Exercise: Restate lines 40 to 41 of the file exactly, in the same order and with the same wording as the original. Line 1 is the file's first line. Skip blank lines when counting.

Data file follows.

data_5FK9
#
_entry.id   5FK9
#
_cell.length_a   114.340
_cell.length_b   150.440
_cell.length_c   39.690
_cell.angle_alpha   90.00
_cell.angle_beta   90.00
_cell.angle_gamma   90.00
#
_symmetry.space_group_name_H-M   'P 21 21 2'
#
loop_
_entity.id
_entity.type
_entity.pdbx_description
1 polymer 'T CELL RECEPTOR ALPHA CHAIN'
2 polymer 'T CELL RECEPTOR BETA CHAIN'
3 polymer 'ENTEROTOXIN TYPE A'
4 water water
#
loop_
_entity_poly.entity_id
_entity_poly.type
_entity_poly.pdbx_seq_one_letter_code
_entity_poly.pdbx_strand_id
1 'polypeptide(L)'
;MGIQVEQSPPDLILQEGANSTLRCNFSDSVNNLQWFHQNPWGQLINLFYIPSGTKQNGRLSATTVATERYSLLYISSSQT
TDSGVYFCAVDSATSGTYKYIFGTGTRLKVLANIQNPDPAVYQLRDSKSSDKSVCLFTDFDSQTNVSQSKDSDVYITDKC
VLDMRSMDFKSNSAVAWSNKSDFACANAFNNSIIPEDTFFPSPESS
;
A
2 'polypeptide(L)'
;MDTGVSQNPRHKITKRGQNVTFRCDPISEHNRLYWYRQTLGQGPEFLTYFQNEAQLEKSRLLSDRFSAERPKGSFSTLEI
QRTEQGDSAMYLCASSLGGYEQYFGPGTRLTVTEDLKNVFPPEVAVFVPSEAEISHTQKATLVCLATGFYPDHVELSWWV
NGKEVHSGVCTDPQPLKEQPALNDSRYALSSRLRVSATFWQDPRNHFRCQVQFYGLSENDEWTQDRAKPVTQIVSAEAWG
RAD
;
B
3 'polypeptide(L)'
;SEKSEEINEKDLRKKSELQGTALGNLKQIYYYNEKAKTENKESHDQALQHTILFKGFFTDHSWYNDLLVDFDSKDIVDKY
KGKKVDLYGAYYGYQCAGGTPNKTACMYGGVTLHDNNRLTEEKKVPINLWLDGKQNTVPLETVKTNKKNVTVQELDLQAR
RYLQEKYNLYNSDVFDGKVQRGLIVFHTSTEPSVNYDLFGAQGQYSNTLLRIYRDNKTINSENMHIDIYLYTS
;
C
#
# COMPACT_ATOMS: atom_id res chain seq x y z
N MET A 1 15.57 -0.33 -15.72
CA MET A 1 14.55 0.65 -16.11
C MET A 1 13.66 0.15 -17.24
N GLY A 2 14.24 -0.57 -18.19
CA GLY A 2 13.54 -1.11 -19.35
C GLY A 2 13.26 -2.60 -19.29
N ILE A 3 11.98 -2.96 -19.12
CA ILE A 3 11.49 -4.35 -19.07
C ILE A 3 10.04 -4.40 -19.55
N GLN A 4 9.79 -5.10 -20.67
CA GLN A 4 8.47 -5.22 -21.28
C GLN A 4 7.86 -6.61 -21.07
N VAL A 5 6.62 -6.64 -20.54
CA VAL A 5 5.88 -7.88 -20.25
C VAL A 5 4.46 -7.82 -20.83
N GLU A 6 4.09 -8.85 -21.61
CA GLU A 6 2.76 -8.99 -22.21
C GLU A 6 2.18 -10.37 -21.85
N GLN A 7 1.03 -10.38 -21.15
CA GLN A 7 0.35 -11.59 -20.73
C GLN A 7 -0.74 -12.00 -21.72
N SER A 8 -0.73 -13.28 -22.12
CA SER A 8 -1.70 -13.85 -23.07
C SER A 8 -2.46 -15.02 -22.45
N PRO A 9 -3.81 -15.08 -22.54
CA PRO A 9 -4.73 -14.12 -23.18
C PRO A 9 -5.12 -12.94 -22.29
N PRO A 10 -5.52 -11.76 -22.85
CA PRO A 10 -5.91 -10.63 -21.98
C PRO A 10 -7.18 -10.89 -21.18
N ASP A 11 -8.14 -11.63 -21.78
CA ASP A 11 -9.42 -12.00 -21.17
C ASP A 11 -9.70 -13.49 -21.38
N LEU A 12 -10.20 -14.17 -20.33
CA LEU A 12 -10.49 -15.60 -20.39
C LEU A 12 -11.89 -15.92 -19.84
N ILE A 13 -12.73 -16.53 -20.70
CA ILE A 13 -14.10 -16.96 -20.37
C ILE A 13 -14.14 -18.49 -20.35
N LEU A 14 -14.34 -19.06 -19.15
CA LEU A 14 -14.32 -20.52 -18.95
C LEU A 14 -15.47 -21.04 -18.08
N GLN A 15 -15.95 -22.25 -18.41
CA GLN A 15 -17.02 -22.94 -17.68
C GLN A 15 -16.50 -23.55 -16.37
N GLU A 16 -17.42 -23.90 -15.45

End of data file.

B
3 'polypeptide(L)'